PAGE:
Barrett's journey from Castlelyons to coaching elite Tour de France cyclists

Barrett's journey from Castlelyons to coaching elite Tour de France cyclists
Pro cycling trainer and sports scientist Stephen Barrett

STEPHEN Barrett must surely have one of the most-fascinating jobs in the world of sport.

The Castlelyons native is a trainer and performance scientist, with the French professional cycling team, AG2R La Mondiale.

From adjustments made to the team’s technology, to its riders’ physical preparations, the 35 year old’s duties within the World Tour team see him helping riders to maximise their potential.

Essentially, Barrett has one aim; to help AG2R La Mondiale gain an edge over its rivals in the peloton.

‘‘My predominant role is as a coach or trainer. I will specifically coach eight of the guys, on what they do on a day-to-day basis.

“I then oversee a lot of the product development. There is a big emphasis on equipment and aerodynamics.

“I will spend a lot of my time in wind tunnels, working with our clothing manufacturers, our bike manufacturers, and our helmet manufacturers; trying to optimise performance through all these pieces of equipment.

“It’s not too dissimilar to Formula One. Cycling has changed in the last few years, where a massive amount of resources have gone in to improving equipment.

“You are always trying to extract small gains in these areas. That’s where I would spend a lot of my research and development,’’ Barrett said.

The opportunity with AG2R came about after Barrett wooed an audience of World Tour teams with his impressive sports science presentation, at the 2018 Tour de France conference.

When the Corkman’s previous team, Aqua Blue Sport, which had its roots here in Cork, folded later that year, he grabbed the chance to link-up with one of the biggest teams in the world of cycling.

A former lecturer at WIT, and strength and conditioning coach with the Waterford senior hurlers, Barrett brings a wealth of experience to the team, with his background in sports science.

An elite level athlete in his own right, having raced in the Rás with the Irish team, he has been tasked with working on the off-the-bike performance of the riders at AG2R, along with continuing the development of their biking equipment.

AG2R has a 28-strong roster of cyclists, which includes its poster boy, Romain Bardet, along with other well-known names such as Tony Gallopin, Oliver Naesen and Larry Warbasse.

The team recorded 14 wins across the 2019 season, while its emerging prospect, Benoit Cosnefroy, won a brace of races in the spring, before the shutdown of sport around the world.

Over the last 18 months, Barrett’s skills have been utilised more and more.

Now, with the racing calendar brought to a halt, he is faced with the challenge of keeping the riders from ‘detraining’ during the shutdown.

‘‘We are in the midst of the coronavirus crisis and none of the French guys can leave their home.

“We have implemented a pretty robust programme that those guys will follow. That’s quite novel within cycling, getting yourself fit off the bike.

“It has been an awesome challenge for me. From my time working in GAA, and working with a medium level cycling team in Aqua Blue Sport, to working with some of the top cyclists in the world.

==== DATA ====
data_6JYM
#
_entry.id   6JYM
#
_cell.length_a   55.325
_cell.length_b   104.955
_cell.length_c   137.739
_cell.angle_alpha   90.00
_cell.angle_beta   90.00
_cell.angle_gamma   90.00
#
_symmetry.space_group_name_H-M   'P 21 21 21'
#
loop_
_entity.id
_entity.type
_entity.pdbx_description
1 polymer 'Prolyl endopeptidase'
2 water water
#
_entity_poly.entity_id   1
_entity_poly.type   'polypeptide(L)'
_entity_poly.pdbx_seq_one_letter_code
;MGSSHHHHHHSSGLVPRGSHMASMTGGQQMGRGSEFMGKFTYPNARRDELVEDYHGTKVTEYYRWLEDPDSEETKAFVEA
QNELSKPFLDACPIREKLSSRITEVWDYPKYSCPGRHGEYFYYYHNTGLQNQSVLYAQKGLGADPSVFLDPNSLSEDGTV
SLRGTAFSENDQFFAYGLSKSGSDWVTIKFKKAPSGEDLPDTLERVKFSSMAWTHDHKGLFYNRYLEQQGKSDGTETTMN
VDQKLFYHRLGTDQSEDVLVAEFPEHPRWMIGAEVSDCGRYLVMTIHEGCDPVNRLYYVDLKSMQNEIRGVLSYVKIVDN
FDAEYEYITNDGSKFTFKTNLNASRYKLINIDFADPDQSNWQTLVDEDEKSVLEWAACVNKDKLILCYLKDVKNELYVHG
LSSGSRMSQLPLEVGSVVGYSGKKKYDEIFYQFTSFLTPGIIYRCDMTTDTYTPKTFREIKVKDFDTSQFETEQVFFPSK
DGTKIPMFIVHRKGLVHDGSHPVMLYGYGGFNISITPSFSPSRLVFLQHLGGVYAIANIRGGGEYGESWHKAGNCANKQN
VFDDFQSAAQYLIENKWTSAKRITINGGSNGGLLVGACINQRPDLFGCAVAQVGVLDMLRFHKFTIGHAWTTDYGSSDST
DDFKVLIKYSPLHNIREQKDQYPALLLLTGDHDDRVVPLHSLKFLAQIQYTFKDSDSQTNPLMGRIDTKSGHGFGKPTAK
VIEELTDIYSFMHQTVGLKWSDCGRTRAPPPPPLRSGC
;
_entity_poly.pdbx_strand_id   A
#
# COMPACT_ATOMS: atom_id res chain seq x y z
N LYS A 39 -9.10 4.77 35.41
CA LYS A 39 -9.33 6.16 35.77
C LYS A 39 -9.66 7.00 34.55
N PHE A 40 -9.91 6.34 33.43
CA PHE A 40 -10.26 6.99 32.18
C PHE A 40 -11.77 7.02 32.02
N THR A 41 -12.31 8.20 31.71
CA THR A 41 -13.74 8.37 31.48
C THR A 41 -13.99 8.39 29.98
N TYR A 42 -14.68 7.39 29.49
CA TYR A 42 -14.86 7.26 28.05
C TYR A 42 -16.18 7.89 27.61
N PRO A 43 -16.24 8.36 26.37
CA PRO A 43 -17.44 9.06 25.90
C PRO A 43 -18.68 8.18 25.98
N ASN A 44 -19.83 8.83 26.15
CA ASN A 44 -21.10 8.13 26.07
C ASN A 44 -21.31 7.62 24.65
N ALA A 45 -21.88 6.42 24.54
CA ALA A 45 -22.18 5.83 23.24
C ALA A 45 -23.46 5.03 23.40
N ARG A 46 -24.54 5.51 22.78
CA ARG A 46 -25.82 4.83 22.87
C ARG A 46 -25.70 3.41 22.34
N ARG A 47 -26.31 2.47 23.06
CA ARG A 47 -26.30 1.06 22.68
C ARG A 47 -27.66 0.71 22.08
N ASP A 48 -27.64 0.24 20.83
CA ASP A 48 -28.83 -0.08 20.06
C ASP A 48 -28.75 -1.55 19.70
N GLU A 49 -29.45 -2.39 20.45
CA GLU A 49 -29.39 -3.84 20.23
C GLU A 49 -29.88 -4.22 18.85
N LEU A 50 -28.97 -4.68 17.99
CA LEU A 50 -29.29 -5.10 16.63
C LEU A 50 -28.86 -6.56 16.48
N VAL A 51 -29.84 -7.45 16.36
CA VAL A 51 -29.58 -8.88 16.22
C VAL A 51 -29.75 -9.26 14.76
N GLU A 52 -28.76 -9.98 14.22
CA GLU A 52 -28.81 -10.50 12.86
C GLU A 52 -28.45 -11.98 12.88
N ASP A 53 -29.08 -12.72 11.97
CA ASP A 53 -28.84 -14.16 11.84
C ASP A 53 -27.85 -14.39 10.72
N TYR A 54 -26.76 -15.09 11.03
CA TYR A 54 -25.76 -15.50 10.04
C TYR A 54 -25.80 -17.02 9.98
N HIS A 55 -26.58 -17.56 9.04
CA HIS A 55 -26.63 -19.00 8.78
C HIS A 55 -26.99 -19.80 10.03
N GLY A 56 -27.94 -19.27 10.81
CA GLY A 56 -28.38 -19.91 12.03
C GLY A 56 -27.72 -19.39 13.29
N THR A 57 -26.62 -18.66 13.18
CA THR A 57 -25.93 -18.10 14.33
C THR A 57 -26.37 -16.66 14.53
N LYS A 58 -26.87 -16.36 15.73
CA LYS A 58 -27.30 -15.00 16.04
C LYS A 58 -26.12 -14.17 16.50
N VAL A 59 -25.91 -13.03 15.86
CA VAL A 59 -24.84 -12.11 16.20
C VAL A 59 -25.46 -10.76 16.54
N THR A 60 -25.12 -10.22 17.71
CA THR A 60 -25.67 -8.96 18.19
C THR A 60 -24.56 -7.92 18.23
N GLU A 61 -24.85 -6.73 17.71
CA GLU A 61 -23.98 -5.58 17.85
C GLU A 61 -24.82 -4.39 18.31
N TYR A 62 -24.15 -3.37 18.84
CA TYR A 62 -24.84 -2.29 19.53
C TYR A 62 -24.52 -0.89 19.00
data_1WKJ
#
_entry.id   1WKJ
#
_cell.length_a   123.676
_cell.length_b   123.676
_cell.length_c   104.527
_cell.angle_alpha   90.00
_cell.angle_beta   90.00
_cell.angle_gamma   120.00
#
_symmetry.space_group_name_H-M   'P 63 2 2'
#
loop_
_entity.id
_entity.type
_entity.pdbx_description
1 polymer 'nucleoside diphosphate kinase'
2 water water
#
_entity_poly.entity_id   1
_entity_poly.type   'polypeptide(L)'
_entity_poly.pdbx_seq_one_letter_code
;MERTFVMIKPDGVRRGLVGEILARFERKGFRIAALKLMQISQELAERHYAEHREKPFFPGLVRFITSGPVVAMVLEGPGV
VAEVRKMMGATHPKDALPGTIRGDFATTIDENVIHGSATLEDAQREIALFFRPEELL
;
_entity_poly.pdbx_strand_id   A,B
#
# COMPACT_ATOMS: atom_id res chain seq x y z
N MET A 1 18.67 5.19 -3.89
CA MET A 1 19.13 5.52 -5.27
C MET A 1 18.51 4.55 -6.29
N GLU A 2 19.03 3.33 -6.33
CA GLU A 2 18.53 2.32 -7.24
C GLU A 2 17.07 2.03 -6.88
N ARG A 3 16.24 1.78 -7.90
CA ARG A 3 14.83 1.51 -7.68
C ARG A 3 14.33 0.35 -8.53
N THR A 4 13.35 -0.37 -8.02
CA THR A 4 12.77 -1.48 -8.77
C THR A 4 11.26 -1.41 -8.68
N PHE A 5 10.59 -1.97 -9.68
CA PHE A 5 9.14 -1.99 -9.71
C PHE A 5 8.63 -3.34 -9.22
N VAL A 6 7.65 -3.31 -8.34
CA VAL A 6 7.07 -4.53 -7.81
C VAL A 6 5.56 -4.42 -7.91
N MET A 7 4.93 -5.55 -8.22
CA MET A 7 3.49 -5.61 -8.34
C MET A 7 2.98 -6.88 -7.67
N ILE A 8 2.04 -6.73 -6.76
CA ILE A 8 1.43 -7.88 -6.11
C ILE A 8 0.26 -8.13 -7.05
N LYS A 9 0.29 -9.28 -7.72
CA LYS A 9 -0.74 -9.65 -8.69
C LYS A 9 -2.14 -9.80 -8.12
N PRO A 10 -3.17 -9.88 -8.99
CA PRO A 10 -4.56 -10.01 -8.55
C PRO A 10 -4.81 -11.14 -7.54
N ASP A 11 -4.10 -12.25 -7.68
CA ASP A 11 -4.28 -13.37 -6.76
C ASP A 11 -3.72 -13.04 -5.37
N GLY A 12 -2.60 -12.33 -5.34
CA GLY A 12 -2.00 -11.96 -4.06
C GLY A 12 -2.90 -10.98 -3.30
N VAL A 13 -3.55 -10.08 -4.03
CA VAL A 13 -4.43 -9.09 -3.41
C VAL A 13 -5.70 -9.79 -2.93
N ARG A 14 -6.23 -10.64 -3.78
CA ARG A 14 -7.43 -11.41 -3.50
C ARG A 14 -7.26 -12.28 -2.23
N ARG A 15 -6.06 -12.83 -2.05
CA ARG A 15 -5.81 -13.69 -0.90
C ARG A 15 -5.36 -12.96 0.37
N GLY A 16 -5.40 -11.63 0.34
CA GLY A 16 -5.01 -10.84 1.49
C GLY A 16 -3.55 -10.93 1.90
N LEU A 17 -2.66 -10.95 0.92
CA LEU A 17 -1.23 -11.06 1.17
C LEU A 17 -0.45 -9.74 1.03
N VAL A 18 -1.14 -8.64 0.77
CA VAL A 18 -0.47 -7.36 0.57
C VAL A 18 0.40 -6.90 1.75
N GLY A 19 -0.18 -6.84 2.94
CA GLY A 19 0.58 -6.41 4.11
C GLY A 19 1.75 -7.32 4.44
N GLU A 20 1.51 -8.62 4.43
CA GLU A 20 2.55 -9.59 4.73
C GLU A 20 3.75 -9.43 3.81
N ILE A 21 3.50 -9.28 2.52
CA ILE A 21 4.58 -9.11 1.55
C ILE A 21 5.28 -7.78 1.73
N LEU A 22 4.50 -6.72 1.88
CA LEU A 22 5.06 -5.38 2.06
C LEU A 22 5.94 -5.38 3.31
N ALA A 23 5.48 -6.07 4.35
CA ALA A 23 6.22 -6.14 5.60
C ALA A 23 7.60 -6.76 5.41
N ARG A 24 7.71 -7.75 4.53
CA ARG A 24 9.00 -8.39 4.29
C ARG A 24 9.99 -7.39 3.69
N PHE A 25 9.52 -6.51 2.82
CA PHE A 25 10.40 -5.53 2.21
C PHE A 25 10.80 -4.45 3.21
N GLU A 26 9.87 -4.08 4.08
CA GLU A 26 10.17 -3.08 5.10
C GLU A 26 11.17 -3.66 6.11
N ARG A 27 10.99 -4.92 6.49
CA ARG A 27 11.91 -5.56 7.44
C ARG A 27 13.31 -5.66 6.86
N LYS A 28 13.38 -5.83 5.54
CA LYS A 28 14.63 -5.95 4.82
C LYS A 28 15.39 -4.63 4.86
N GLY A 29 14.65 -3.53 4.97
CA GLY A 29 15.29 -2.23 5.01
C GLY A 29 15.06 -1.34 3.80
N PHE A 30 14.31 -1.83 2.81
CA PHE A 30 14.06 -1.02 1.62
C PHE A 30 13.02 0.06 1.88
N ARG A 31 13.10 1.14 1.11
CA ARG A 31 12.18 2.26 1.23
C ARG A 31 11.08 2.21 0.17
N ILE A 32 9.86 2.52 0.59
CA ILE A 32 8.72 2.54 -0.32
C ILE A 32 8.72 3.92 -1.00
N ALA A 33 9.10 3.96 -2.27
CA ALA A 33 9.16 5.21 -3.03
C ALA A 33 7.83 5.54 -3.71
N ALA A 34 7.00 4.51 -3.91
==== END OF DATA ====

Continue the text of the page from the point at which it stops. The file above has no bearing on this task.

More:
“They race the Tour de France, Giro d’Italia, and Vuelta a España every year and it’s a pretty cool circus to be involved in. There are also some races when I will become directeur sportif. You’re in the car, you’re shouting at guys in the race radio.

“I’ve been slowly exposed to that in my first year, as my French improved, as it is quite different. I was assistant director at the Tour de France and the Giro, which is just a mad, mad learning curve,’’ he said.

Castlelyons-native Stephen Barrett with Lasse Norman Hansen of AQBS
Castlelyons-native Stephen Barrett with Lasse Norman Hansen of AQBS

Barrett’s career has already been an extraordinary one, with his much-sought-after set of skills taking him to some of the biggest stages in world sport, such as an All-Ireland final and the Tour de France.

But what makes him tick? What continues to motivate him on a day-to-day basis?


‘‘My mentality has changed. I want to give as much as I can.

“When I was working in different jobs, I always felt that I was working at maybe 50% of my capacity.

“I felt that I could give more, offer more. I don’t want to waste everything I’ve learned. What makes me tick now is seeing somebody, whether they are a professional or not, either realise their potential or just improve.

“I have learned lots and I want to give what I have learned back to people. It gives me a buzz to see young lads who are mad to learn, who want to play GAA for Cork when they are older.

“I have a passion for helping people. I just want to help people improve. That’s led me to where I am now.

“I get to try and help people achieve what they think they can’t do or what they want to do. That is very rewarding.

‘‘What I have learned from my time in diverse jobs and being exposed to all those different environments (as a lecturer in sports science, as S & C coach with a GAA team, and as a cycling coach), is how to communicate to different people.

“When it comes to being an effective person in sport, and having longevity in sport, being an effective communicator of information (is the most important thing), ’’ he said.

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